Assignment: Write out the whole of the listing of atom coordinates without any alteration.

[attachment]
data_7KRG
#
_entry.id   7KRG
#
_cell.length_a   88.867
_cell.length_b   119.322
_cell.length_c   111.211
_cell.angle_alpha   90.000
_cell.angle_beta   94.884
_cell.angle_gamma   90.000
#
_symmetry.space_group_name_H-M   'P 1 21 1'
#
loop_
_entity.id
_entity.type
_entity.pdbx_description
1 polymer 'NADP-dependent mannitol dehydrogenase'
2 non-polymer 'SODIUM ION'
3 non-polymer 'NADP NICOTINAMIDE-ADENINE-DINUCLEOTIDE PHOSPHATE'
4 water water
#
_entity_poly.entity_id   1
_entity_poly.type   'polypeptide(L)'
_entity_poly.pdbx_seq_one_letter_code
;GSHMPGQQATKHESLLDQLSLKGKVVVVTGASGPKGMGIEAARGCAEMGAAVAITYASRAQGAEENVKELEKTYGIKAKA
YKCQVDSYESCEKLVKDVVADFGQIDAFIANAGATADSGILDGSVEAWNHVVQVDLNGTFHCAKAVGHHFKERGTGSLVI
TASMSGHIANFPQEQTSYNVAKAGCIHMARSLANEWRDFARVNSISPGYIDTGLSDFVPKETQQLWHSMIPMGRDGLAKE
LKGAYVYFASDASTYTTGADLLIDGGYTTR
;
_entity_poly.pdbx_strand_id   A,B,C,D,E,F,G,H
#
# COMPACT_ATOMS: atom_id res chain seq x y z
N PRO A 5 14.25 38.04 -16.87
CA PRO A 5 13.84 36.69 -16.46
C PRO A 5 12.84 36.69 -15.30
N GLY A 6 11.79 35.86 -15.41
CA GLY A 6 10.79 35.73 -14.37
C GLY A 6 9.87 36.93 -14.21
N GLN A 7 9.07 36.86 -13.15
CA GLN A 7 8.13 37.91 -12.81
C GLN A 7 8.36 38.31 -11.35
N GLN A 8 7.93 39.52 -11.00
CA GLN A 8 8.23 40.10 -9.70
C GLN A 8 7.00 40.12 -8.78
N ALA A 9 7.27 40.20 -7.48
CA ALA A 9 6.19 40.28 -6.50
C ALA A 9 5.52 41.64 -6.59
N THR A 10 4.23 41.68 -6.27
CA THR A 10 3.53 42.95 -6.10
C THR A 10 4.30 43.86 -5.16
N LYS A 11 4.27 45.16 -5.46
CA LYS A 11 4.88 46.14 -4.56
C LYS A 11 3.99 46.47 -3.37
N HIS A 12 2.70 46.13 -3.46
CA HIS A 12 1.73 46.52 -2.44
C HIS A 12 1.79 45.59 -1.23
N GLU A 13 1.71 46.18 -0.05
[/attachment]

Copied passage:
data_7KRG
#
_entry.id   7KRG
#
_cell.length_a   88.867
_cell.length_b   119.322
_cell.length_c   111.211
_cell.angle_alpha   90.000
_cell.angle_beta   94.884
_cell.angle_gamma   90.000
#
_symmetry.space_group_name_H-M   'P 1 21 1'
#
loop_
_entity.id
_entity.type
_entity.pdbx_description
1 polymer 'NADP-dependent mannitol dehydrogenase'
2 non-polymer 'SODIUM ION'
3 non-polymer 'NADP NICOTINAMIDE-ADENINE-DINUCLEOTIDE PHOSPHATE'
4 water water
#
_entity_poly.entity_id   1
_entity_poly.type   'polypeptide(L)'
_entity_poly.pdbx_seq_one_letter_code
;GSHMPGQQATKHESLLDQLSLKGKVVVVTGASGPKGMGIEAARGCAEMGAAVAITYASRAQGAEENVKELEKTYGIKAKA
YKCQVDSYESCEKLVKDVVADFGQIDAFIANAGATADSGILDGSVEAWNHVVQVDLNGTFHCAKAVGHHFKERGTGSLVI
TASMSGHIANFPQEQTSYNVAKAGCIHMARSLANEWRDFARVNSISPGYIDTGLSDFVPKETQQLWHSMIPMGRDGLAKE
LKGAYVYFASDASTYTTGADLLIDGGYTTR
;
_entity_poly.pdbx_strand_id   A,B,C,D,E,F,G,H
#
# COMPACT_ATOMS: atom_id res chain seq x y z
N PRO A 5 14.25 38.04 -16.87
CA PRO A 5 13.84 36.69 -16.46
C PRO A 5 12.84 36.69 -15.30
N GLY A 6 11.79 35.86 -15.41
CA GLY A 6 10.79 35.73 -14.37
C GLY A 6 9.87 36.93 -14.21
N GLN A 7 9.07 36.86 -13.15
CA GLN A 7 8.13 37.91 -12.81
C GLN A 7 8.36 38.31 -11.35
N GLN A 8 7.93 39.52 -11.00
CA GLN A 8 8.23 40.10 -9.70
C GLN A 8 7.00 40.12 -8.78
N ALA A 9 7.27 40.20 -7.48
CA ALA A 9 6.19 40.28 -6.50
C ALA A 9 5.52 41.64 -6.59
N THR A 10 4.23 41.68 -6.27
CA THR A 10 3.53 42.95 -6.10
C THR A 10 4.30 43.86 -5.16
N LYS A 11 4.27 45.16 -5.46
CA LYS A 11 4.88 46.14 -4.56
C LYS A 11 3.99 46.47 -3.37
N HIS A 12 2.70 46.13 -3.46
CA HIS A 12 1.73 46.52 -2.44
C HIS A 12 1.79 45.59 -1.23
N GLU A 13 1.71 46.18 -0.05